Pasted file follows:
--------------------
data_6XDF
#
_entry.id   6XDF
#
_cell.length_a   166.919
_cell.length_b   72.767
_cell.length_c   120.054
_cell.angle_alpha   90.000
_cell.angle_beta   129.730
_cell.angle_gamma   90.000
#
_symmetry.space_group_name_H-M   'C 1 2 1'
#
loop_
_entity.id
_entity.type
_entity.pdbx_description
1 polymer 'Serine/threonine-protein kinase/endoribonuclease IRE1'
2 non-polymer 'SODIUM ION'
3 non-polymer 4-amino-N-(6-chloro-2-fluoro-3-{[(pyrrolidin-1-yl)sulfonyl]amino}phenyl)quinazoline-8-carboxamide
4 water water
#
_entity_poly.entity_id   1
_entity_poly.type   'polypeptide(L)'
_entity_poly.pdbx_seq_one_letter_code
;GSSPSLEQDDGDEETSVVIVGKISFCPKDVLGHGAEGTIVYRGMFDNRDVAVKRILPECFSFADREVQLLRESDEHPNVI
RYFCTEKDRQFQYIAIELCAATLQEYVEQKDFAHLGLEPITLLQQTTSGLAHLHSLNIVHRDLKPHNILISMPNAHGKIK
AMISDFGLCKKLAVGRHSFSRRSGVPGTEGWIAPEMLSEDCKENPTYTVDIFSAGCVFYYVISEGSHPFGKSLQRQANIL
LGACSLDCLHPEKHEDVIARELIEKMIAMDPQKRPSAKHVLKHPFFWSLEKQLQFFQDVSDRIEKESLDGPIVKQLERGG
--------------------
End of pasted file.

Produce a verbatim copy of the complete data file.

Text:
data_6XDF
#
_entry.id   6XDF
#
_cell.length_a   166.919
_cell.length_b   72.767
_cell.length_c   120.054
_cell.angle_alpha   90.000
_cell.angle_beta   129.730
_cell.angle_gamma   90.000
#
_symmetry.space_group_name_H-M   'C 1 2 1'
#
loop_
_entity.id
_entity.type
_entity.pdbx_description
1 polymer 'Serine/threonine-protein kinase/endoribonuclease IRE1'
2 non-polymer 'SODIUM ION'
3 non-polymer 4-amino-N-(6-chloro-2-fluoro-3-{[(pyrrolidin-1-yl)sulfonyl]amino}phenyl)quinazoline-8-carboxamide
4 water water
#
_entity_poly.entity_id   1
_entity_poly.type   'polypeptide(L)'
_entity_poly.pdbx_seq_one_letter_code
;GSSPSLEQDDGDEETSVVIVGKISFCPKDVLGHGAEGTIVYRGMFDNRDVAVKRILPECFSFADREVQLLRESDEHPNVI
RYFCTEKDRQFQYIAIELCAATLQEYVEQKDFAHLGLEPITLLQQTTSGLAHLHSLNIVHRDLKPHNILISMPNAHGKIK
AMISDFGLCKKLAVGRHSFSRRSGVPGTEGWIAPEMLSEDCKENPTYTVDIFSAGCVFYYVISEGSHPFGKSLQRQANIL
LGACSLDCLHPEKHEDVIARELIEKMIAMDPQKRPSAKHVLKHPFFWSLEKQLQFFQDVSDRIEKESLDGPIVKQLERGG